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Russian base in central Africa on the table while US refocuses its strategy

Russian President Vladimir Putin meets United States National Security Advisor John Bolton in the Kremlin, October 2018. (en.Kremlin.ru/Released)

Russia may set up a military base in the Central African Republic in a sign of deepening ties between the two countries, Russian state media reported Thursday.

Russian troops are already active in the country, where they train local forces in combat techniques as part of an agreement reached in 2018. The next step could be a military base, Central African Republic Defense Minister Marie Noelle Koyara told RIA Novosti in an interview.

“We have not yet spoken about the concrete development of the base, but such a possibility is not excluded in the framework agreement,” Koyara said. “If the presidents, as supreme commanders and leaders of the nation, decide to deploy the base, then our countries will carry it out.”

Russia’s increased activity in Africa, along with China’s, has caught the attention of the U.S., which recently unveiled a strategy intended to counter the influence of those countries.

Last month, National Security Adviser John Bolton described Africa as a strategic battleground where countering China and Russia’s growing influence will be the top U.S. priority.

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Calling China and Russia “great power competitors,” Bolton said those countries are focused on gaining “a competitive advantage over the United States.”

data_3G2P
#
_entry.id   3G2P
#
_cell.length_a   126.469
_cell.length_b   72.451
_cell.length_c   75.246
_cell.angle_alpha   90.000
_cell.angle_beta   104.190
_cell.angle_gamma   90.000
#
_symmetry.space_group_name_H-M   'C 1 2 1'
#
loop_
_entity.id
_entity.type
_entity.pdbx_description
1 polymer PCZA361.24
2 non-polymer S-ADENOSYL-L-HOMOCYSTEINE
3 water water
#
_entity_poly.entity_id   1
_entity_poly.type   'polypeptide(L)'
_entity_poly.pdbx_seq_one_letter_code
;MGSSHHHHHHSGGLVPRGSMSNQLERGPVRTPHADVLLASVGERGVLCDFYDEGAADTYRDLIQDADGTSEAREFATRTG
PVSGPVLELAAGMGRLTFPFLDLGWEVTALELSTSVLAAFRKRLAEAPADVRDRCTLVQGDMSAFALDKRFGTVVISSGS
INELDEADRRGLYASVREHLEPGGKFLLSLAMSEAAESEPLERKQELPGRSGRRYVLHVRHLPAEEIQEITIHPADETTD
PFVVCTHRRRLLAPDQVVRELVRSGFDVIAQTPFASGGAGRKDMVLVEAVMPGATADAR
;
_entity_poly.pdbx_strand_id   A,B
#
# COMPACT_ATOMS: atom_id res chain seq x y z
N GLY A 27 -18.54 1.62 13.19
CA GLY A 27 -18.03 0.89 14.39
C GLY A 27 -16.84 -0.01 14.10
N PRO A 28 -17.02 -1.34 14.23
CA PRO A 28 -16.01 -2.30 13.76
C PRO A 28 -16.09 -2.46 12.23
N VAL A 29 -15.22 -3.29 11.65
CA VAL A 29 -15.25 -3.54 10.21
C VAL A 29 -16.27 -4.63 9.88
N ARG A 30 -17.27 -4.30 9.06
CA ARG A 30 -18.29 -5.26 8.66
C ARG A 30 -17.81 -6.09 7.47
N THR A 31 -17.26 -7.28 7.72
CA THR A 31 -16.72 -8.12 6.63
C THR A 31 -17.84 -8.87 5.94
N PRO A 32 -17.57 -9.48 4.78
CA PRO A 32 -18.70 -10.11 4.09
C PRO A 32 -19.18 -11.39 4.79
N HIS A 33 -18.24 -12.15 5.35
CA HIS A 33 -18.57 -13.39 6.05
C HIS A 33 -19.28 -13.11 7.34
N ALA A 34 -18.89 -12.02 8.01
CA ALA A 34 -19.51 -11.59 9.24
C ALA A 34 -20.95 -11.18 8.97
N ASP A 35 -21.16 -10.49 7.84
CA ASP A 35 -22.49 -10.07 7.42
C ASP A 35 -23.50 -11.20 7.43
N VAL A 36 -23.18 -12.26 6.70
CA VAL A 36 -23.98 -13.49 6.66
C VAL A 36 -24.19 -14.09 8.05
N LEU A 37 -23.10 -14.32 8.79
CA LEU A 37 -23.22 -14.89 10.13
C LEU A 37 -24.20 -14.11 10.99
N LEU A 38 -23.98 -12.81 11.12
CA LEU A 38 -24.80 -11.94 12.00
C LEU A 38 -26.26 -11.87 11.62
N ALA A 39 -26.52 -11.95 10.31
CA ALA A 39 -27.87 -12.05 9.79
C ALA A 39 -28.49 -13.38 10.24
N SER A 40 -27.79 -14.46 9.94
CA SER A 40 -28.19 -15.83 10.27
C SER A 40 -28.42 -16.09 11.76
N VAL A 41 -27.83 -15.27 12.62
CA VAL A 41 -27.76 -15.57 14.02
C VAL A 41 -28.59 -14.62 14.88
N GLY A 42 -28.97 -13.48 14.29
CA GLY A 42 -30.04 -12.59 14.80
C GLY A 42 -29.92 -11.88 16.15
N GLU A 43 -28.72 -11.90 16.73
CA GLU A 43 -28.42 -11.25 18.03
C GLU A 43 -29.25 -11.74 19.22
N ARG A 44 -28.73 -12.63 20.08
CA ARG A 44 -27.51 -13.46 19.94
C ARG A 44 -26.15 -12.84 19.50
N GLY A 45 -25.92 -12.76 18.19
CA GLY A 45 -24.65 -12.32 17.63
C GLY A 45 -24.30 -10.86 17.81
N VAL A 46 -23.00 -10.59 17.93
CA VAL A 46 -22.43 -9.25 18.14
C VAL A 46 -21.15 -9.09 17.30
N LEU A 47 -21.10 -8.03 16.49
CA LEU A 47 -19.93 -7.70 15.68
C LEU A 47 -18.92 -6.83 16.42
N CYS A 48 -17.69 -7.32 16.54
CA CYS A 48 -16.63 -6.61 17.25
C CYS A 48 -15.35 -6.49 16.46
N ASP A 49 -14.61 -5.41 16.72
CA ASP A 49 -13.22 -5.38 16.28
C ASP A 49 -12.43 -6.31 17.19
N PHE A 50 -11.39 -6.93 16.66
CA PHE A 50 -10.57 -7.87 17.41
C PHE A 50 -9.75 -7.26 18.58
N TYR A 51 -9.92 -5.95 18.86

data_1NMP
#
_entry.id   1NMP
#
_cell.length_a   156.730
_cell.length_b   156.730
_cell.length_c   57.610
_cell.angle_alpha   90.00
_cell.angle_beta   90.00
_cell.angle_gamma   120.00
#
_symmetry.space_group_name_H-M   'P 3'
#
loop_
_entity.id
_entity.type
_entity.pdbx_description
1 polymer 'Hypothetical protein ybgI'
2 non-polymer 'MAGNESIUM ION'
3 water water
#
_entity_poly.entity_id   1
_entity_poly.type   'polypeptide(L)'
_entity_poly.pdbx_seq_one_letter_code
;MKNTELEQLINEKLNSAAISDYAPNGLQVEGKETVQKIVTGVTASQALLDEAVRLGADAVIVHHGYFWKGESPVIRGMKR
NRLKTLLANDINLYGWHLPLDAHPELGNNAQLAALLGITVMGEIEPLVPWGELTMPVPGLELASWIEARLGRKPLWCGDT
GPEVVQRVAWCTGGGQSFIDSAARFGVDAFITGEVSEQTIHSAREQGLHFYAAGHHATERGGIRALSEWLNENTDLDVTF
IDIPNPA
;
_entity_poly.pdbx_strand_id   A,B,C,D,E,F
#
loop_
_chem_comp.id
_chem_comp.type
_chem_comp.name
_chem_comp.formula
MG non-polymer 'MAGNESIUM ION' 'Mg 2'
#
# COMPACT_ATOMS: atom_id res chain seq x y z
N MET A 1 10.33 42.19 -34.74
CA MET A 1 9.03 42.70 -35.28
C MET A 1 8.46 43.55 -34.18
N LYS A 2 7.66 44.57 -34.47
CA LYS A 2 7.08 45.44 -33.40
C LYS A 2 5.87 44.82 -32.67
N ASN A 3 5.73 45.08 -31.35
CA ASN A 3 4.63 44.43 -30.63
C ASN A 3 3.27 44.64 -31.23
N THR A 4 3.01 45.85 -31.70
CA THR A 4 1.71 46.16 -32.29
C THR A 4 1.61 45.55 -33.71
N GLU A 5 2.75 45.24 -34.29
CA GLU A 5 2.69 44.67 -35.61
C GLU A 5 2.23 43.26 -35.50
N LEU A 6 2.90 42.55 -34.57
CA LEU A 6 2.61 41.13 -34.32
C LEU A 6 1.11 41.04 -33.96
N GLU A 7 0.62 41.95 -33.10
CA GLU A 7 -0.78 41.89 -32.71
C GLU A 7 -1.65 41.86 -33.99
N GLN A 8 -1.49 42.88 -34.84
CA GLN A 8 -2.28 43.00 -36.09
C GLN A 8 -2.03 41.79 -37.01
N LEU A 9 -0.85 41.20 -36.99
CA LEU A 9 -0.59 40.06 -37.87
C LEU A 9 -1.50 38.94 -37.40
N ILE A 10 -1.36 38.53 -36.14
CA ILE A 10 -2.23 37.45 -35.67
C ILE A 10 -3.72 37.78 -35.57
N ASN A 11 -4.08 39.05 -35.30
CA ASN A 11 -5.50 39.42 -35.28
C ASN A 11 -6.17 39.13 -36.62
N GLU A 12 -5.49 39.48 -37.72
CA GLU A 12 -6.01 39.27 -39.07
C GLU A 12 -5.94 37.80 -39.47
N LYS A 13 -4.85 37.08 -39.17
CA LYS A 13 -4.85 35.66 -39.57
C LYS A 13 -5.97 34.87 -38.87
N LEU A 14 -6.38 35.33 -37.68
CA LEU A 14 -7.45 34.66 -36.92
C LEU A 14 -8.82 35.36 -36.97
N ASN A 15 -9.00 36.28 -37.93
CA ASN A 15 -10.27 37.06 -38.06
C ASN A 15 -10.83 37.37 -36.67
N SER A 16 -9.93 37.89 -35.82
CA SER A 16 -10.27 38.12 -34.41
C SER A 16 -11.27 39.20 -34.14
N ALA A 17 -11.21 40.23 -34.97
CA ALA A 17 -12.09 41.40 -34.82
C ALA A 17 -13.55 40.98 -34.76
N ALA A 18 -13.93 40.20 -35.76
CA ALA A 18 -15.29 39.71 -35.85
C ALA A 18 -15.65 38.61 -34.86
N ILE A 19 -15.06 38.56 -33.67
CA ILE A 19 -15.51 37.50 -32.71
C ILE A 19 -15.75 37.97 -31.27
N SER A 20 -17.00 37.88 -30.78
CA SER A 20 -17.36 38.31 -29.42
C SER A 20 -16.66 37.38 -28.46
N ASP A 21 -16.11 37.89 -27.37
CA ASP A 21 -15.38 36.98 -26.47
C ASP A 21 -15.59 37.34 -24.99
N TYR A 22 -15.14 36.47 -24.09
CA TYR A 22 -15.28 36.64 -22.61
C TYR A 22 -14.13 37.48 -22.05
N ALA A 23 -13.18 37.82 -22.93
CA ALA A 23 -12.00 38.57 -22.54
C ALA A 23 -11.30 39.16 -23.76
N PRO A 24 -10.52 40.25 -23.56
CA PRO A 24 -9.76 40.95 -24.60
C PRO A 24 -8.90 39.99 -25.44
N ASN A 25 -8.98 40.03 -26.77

“In short, the predatory practices pursued by China and Russia stunt economic growth in Africa, threaten the financial independence of African nations, inhibit opportunities for U.S. investment, interfere with U.S. military operations and pose a significant threat to U.S. national security interests,” Bolton said during a speech in Washington.

In 2017, China set up its first overseas military base in Djibouti, where the U.S. also has its main base of operations in Africa.

Russia’s foray into Africa is much smaller than China’s, which has invested heavily across the continent. Still, Russia’s recent push is perhaps its largest in Africa since the end of the Cold War.

During the past two years, Russia has sent arms into the Central African Republic, where the government has been engaged in a civil war with factions of Muslim rebels and Christian militias at odds. Last year, Russia began training government forces in what The Moscow Times described as “the start of its highest-profile military foray in sub-Saharan Africa for decades” and an effort to gain contract rights to mining projects.

Russia also has sought to increase its influence in oil-rich Libya, where Moscow has courted Khalifa Haftar, a militia leader and key rival to the country’s fragile, Western-backed government.

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